6 September 2011
The embassy in Oslo scheduled two formal events for me on Tuesday. The first event was a talk at the Norwegian Defense Research Establishment on issues related to the transition in Afghanistan. This event was particularly fun for me because it allowed me to pick the brains of people like Thomas and Anne Stenersen, possibly the world's leading expert in the relations between al-Qaeda and the insurgent groups active in Afghanistan. A formal presentation evolved into a broader conversation that began at nine in the morning and lasted through lunch. I then visited the Norwegian Defense Command and Staff College, where I delivered a formal lecture to the students there on the development of U.S. counterinsurgency doctrine and operations. I began with an exploration of theories of military transformation and then talked about the ways in which the U.S. military has learned -- or, again, has not learned -- in both Iraq and Afghanistan. I concluded with a few remarks about the future of both insurgencies and counterinsurgency and then opened things up to the students, many of whom had spent time in Afghanistan and wanted to talk about the transition.
Overall, I had a great visit to both Helsinki and Oslo and am grateful to the State Department for both inviting me to visit and coordinating the logistics upon my arrival. Now ...
Coffee and Food
The best place to get an espresso in Helsinki is, hands down, Kaffecentralen. The best meal I had, meanwhile -- and I think Finnish food is underrated and quite excellent -- was the Helsinki Menu at Grotesk. Oslo, for its part, has some of the best espresso bars in the world. Try Fuglen while you're there, and I myself also had a good cappucino at Stockfleths. The best espresso, though, is to be found at Tim Wendelboe. I was myself seriously impressed. I saved up my per diem in Oslo, finally, for a really good meal on my last night. And I'm here to tell you that the 10-course menu at Maaemo was pretty much the most incredible dining experience of my life. Just stunning, stunning food.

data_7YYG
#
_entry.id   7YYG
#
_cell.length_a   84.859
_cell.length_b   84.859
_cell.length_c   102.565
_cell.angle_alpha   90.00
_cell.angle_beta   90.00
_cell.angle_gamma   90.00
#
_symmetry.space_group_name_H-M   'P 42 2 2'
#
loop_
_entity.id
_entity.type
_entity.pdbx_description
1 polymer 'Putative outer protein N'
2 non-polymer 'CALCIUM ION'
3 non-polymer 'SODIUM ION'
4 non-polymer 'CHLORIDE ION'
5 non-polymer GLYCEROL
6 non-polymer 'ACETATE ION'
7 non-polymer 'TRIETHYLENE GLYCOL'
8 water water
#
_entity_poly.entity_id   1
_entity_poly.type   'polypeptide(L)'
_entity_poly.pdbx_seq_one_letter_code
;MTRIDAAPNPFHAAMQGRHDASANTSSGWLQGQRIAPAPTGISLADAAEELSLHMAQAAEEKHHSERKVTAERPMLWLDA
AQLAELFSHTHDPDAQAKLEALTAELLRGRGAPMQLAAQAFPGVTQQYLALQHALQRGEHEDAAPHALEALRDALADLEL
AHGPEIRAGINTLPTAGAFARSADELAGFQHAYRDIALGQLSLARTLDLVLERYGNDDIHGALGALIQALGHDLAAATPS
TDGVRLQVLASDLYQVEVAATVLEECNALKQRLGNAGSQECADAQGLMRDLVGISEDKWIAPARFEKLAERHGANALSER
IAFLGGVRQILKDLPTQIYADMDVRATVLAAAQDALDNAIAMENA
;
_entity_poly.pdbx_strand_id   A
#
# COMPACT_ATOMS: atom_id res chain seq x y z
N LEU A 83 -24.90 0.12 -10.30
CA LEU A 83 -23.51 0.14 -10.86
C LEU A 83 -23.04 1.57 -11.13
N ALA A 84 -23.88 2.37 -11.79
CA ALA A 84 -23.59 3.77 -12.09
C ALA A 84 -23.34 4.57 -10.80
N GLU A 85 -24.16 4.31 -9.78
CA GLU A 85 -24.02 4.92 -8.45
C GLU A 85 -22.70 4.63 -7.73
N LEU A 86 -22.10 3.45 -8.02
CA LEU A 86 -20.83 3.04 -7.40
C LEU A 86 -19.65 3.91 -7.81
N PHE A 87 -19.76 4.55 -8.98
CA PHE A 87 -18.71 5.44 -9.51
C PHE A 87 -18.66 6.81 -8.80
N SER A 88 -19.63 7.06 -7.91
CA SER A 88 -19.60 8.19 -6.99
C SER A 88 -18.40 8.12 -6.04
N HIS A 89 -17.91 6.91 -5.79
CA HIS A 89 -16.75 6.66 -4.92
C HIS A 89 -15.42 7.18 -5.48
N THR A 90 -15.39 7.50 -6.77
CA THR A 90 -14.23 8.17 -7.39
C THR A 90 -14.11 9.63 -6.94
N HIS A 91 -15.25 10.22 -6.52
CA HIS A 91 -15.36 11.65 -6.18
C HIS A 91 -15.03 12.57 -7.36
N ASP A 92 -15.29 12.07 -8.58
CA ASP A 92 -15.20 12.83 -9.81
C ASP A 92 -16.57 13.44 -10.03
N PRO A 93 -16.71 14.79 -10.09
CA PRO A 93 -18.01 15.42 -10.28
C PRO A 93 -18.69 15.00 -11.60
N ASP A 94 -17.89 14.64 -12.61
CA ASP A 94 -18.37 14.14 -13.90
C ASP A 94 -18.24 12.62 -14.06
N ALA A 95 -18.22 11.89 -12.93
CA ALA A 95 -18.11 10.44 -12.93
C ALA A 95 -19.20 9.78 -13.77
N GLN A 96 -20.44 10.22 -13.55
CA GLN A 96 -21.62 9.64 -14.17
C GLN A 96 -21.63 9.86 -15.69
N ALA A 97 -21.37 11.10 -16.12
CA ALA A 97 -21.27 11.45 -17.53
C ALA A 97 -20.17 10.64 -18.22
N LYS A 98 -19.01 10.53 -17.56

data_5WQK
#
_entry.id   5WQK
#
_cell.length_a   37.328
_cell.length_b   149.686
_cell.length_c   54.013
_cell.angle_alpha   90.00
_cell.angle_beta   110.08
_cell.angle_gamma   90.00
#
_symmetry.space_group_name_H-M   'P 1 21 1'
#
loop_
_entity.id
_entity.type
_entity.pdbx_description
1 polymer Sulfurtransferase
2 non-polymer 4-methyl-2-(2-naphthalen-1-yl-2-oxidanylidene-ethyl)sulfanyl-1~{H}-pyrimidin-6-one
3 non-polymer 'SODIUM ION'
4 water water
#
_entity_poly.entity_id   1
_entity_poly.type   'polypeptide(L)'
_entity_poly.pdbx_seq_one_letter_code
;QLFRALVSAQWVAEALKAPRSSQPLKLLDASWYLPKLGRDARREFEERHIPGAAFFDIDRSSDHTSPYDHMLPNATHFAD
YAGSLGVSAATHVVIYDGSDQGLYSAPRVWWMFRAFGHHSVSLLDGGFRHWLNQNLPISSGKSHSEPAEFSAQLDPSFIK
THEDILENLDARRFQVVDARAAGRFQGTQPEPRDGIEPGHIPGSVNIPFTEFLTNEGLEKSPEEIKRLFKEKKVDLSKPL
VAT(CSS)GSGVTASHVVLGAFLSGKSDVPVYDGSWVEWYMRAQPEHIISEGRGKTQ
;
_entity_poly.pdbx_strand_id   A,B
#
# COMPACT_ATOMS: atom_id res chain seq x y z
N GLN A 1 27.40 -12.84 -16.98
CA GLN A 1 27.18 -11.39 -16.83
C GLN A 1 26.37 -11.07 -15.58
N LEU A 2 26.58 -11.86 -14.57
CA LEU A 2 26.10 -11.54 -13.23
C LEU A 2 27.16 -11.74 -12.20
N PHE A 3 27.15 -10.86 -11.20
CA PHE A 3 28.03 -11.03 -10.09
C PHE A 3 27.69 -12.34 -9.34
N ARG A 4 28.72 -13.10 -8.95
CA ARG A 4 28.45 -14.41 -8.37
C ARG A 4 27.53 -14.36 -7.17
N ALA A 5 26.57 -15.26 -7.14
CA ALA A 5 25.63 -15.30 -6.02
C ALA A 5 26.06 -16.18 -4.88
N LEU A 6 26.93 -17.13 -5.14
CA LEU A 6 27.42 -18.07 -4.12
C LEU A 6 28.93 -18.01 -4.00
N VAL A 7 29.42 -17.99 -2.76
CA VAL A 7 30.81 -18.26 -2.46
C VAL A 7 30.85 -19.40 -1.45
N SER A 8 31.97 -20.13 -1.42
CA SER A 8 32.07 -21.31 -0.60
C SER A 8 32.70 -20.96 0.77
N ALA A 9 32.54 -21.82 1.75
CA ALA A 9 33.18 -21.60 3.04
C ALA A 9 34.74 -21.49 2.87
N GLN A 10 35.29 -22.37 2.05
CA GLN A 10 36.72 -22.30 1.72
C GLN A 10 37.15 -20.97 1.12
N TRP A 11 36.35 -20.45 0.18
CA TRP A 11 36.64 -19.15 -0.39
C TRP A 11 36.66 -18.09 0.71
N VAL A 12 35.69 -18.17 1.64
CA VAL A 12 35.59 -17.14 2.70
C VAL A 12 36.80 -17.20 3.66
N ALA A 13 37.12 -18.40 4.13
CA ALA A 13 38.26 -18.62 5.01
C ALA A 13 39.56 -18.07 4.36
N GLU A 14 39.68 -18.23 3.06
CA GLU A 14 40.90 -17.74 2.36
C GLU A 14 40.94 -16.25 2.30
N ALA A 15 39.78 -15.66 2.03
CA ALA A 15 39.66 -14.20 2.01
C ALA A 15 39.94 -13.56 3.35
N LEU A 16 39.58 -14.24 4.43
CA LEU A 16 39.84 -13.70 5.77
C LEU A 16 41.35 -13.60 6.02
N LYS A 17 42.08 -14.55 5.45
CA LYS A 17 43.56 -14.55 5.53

Micah Zenko has a piece up on Foreign Policy's website about gender (im)balance in think tanks. His data (which I assume he took from our website, here) demonstrates that only 18% of our policy-related staff is female and that just 31% of our overall staff is female.
There are lies, though, damn lies, and then statistics. In this case (and I can only speak for myself, obviously), CNAS does not seem like such a male-dominated place if you actually work here. This is because our staff includes a lot of non-resident and part-time staff who are rarely here. If you subtract part-time staff like Tom Ricks and Bob Kaplan (sorry, guys) who are rarely here and non-resident staff like David Asher and Nancy Berglass (who are almost never here), the numbers are different: CNAS actually has just as many female full-time staff (50%, or 11) as we do male full-time staff. (And two more females are about to join the full-time staff in the next week, putting men in the overall minority.) Among our research staff, we do have a big gender imbalance: 11 men to just three women. (With another on the way, making the percentage either 21% or 27%, depending on how charitable you want to be.) That having been said, our director of research is Kristin Lord, and her deputy is Nora Bensahel. So to the degree that we are hierarchical, women are in real positions of authority when it comes to shaping our research agenda.